Internet & Tech

Get with the programme

More of China’s business bosses jump on the livestreaming bandwagon

Dong-Mingzhu-w

Dong Mingzhu: her debut livestream was regarded as a disappointment

Liang Jianzhang is not a typical influencer. At 13, he programmed a computer to compose a five-character quatrain, a form of classical Chinese poetry. At 15, he earned early admission to the prestigious Fudan University in Shanghai. At 34, he took his company Ctrip, now Trip.com Group, public on Nasdaq. At 42, he was awarded a PhD in Economics from Stanford University. And now at 51, he has become one of China’s top influencers, selling holiday packages worth more than Rmb200 million ($28.3 million) in just seven broadcasts.

Liang’s sales pitches were entertaining and informative, according viewers. In trying to promote the city of Huzhou, where the blockbuster movie Crouching Tiger, Hidden Dragon was partly set, he donned a traditional hanfu robe (see WiC479) and styled his hair in the fashion of ancient times. When explaining what to do in Changzhou, a prefecture-level city in Jiangsu province, he impersonated artist Tang Bohu, known as one of the Four Masters of the Ming Dynasty.

“Livestreaming is congenial to peddling relatively low-priced items such as lipsticks and daily necessities, but not high-starred hotel bookings, which come with big budgets and scheduling risks,” Liang acknowledged. “To change the rules of the game, we are giving discounts of as much as 60% off, and significantly extending the reservation period.”

Trip.com is one of many companies that are jumping onto the livestreaming bandwagon with gusto (for our first mention of the phenomenon see WiC448; also see this week’s “Entertainment”) in a bid to reboot sales. According to the country’s Ministry of Commerce, the number of livestreaming sessions (a combination of basic entertainment and heavy selling of online goods) topped four million in the first quarter. The fad has even encouraged the chief executives and chairpersons of prominent companies to try their hand as hosts. Liang Linhe, president of Sany Heavy Industry, a Changsha-based manufacturer of construction equipment, sold 186 heavy trucks for $50 million livestraming on Douyin in March. Fosun chairman Guo Guangchang hawked a Rmb28,800 Lanvin pencil bag in just five minutes during another live broadcast last month (see WiC400 on the Shanghai-based conglomerate’s acquisition of the French luxury brand).

Gree’s CEO Dong Mingzhu was the latest to be recruited for a spot in front of the cameras. The anticipation was for a profitable session – after all, she started her career as a hugely successful sales rep (see WiC65). But her debut show on Douyin on April 24 fell spectacularly flat. Attracting a viewership of 4.13 million, Dong only managed to make Rmb223,500 of sales. The best-selling products were power banks for electronic gadgets, priced at Rmb139 each, and a new model of air purifier that Gree has developed in response to the pandemic (see WiC492). The rest was pretty much a flop. Of the 38 products that Dong tried to sell, most recorded single-digit or zero sales.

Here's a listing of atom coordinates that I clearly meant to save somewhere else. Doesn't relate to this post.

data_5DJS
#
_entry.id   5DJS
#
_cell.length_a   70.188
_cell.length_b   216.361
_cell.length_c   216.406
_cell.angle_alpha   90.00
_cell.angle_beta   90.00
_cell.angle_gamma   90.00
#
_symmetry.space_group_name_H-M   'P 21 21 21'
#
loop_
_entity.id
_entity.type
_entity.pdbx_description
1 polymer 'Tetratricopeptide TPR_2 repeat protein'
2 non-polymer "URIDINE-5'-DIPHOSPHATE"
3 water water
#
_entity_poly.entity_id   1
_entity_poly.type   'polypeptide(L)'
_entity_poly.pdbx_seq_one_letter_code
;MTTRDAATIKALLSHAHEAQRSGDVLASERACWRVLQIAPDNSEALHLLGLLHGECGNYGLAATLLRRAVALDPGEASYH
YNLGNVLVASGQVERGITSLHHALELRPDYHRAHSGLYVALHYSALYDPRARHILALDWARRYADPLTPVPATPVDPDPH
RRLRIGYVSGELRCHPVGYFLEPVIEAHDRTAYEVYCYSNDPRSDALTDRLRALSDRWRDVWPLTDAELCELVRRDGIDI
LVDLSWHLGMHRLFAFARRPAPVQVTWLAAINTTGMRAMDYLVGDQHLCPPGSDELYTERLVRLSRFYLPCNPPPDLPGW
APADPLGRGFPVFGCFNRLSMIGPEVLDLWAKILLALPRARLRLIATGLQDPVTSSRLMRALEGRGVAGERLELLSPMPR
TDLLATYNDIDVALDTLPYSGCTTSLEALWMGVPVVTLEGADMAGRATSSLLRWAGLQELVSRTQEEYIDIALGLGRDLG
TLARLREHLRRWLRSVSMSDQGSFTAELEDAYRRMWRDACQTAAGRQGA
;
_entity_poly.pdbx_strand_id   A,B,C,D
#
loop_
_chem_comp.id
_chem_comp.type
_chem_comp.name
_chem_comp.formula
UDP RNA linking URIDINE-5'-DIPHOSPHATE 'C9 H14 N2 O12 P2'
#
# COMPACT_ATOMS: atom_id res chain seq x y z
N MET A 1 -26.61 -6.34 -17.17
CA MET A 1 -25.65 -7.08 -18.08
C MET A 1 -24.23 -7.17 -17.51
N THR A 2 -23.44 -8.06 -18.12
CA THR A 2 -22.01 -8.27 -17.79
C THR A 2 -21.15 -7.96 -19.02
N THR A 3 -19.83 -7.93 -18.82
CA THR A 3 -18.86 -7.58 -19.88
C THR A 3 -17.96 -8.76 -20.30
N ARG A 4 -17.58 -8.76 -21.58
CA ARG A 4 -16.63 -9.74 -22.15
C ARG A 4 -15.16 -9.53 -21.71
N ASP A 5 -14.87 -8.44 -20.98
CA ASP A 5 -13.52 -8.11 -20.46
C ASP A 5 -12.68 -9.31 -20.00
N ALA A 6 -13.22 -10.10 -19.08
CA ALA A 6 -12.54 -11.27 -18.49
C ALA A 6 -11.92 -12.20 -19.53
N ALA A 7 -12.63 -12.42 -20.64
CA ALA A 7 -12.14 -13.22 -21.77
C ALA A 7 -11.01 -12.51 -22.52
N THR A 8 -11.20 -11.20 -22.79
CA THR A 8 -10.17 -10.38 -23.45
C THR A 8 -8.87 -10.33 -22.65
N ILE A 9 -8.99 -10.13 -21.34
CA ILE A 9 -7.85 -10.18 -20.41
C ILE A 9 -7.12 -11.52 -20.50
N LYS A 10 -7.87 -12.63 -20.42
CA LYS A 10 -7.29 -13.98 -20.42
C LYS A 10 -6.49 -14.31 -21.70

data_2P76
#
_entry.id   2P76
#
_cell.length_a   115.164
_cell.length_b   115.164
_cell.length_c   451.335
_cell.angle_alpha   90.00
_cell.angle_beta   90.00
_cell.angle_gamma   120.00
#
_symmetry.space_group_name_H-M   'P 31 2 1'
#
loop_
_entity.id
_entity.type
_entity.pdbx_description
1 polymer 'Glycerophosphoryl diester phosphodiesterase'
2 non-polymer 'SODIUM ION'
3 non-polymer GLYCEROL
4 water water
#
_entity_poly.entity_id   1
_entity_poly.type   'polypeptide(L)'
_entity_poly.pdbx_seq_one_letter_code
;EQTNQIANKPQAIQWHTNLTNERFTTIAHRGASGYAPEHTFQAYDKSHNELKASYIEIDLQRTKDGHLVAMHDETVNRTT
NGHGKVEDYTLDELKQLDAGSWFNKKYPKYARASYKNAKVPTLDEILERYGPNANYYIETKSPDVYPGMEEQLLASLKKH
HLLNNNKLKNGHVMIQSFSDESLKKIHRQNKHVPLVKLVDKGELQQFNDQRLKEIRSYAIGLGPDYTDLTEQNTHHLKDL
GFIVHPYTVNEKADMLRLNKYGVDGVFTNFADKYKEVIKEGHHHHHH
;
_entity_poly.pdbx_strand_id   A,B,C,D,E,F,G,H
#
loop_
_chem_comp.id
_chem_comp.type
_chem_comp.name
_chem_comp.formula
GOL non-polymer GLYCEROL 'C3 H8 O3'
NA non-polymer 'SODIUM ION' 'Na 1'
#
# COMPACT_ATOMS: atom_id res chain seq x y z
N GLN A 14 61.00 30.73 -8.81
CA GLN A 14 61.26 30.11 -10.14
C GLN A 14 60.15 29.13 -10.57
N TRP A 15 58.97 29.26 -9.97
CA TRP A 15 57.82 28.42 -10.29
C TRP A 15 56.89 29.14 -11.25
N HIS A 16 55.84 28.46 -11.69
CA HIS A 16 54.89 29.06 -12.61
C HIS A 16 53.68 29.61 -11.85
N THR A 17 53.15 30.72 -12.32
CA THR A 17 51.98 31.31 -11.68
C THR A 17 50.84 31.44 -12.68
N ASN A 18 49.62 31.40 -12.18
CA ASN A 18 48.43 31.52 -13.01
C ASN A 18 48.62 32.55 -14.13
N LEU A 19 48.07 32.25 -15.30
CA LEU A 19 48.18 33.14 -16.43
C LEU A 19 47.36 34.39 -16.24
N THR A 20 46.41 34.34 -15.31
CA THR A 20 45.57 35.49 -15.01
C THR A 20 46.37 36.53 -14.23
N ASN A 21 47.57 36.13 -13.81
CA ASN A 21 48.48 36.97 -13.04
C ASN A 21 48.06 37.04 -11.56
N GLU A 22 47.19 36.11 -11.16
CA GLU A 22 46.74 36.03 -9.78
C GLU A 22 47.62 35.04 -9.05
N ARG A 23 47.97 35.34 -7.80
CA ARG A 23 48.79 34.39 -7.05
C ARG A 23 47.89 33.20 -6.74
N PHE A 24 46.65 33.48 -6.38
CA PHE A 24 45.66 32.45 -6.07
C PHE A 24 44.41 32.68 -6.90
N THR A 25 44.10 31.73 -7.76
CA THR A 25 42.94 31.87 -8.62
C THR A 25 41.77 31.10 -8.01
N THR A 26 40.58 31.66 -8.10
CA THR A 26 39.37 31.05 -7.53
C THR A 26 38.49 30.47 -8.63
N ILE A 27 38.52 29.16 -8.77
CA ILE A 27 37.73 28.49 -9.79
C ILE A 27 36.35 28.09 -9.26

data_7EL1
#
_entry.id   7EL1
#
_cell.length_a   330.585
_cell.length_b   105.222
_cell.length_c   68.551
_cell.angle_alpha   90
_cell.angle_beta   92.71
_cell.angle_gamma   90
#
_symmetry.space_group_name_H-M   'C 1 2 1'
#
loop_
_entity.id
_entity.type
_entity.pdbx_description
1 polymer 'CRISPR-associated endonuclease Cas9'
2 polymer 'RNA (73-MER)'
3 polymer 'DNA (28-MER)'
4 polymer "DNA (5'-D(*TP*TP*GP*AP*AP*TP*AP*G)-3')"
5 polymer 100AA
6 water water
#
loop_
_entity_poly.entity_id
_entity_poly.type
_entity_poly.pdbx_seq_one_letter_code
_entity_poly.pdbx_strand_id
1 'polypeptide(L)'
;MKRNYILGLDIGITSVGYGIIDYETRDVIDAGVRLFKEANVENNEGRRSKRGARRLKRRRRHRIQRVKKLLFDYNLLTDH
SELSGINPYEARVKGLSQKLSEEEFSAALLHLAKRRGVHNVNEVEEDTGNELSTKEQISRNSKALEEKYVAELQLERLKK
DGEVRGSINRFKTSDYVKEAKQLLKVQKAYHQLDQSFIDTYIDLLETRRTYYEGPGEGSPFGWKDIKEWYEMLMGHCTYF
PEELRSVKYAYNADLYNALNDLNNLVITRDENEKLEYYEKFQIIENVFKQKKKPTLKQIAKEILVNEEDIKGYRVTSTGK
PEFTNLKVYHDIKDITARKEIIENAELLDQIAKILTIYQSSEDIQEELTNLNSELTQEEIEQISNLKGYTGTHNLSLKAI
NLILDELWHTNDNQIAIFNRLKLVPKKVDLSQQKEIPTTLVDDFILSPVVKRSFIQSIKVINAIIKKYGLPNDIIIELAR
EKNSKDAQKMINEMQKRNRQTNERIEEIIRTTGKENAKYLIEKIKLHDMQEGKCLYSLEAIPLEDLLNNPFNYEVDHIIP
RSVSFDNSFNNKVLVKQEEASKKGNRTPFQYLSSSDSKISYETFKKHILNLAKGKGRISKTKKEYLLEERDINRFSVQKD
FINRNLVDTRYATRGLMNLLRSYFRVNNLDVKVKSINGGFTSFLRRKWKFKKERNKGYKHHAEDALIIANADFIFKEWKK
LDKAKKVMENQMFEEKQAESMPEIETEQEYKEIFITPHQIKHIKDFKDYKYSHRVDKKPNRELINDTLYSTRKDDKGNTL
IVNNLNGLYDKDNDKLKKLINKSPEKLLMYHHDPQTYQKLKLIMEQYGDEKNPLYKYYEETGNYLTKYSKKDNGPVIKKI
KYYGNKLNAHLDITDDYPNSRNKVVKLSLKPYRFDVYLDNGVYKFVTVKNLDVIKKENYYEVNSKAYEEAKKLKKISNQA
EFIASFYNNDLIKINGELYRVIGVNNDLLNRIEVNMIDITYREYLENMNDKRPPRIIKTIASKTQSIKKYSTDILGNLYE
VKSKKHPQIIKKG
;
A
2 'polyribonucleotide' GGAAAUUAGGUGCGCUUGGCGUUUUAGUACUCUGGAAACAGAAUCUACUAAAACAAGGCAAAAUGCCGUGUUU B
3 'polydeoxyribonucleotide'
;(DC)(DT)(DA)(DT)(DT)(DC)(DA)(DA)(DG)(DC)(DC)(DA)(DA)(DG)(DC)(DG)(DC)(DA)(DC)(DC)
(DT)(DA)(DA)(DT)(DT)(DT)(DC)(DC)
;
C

Her performance was considered inferior even to Luo Yonghao, a smartphone entrepreneur turned livestreaming host who got mixed reviews for his sales skills (see WiC490). On the same day as Dong made her debut, Luo was back in action selling a wide variety of goods including snacks, audio systems and electronic goods. His efforts brought in Rmb31.2 million of business, 14 times Dong’s haul at Gree.

What’s brutal about these broadcasts is that consumers are more than happy to critique the performances of some of China’s most successful businesspeople. In Dong’s case she was widely faulted for being too uptight on camera and having little interaction with the audience, which clashed with the livestreaming style popularised by celebrity mega-hosts such as Li Jiaqi and Viya (see WiC448).

Her hour-long session was also interrupted numerous times by technical glitches. Each time there was a disruption, the viewership dived. “Is Gree headquarters using a 3G network?” a netizen teased.

Dong’s biggest mistake, according to iFeng, was failing to offer competitive prices for her goods. A lot of the merchandise is typically sold at deep discounts during live streams as a form of promotion, but Dong didn’t do the same on on her show. In fact, the prices on some of the products were soon being exposed as more expensive than the same goods on e-commerce sites.

Losing over Rmb30 billion in sales since January, the Zhuhai-based company is expecting declines in net profit of about three quarters in the first three months, following a nearly 6% drop in full-year earnings for 2019. Dong made clear in an interview with state broadcaster CCTV in April that bricks-and-mortar stores would continue to be the mainstay of her distribution strategy. But Gree has been upping its investments in online marketing since the beginning of 2019 and it established a dedicated e-commerce unit last September.

The focus on online sales has intensified since rival Midea Group reported a higher share of air-conditioner sales – Gree’s core business – from online channels in the first half of last year.

“In Gree’s business model dealerships have played a huge role. These dealers are now becoming the main hindrance to the company’s digital transformation,” Liu Buchen, an analyst in the white goods sector, told Huxiu, an online news outlet.

We also reported last March that Dong had even tried to mandate that her employees set up their own e-commerce stores selling Gree’s goods (see WiC445). But after her own lacklustre livestreaming, more than a few of Dong’s staff will be thinking that they could do a better job at broadcasting Gree’s goods.


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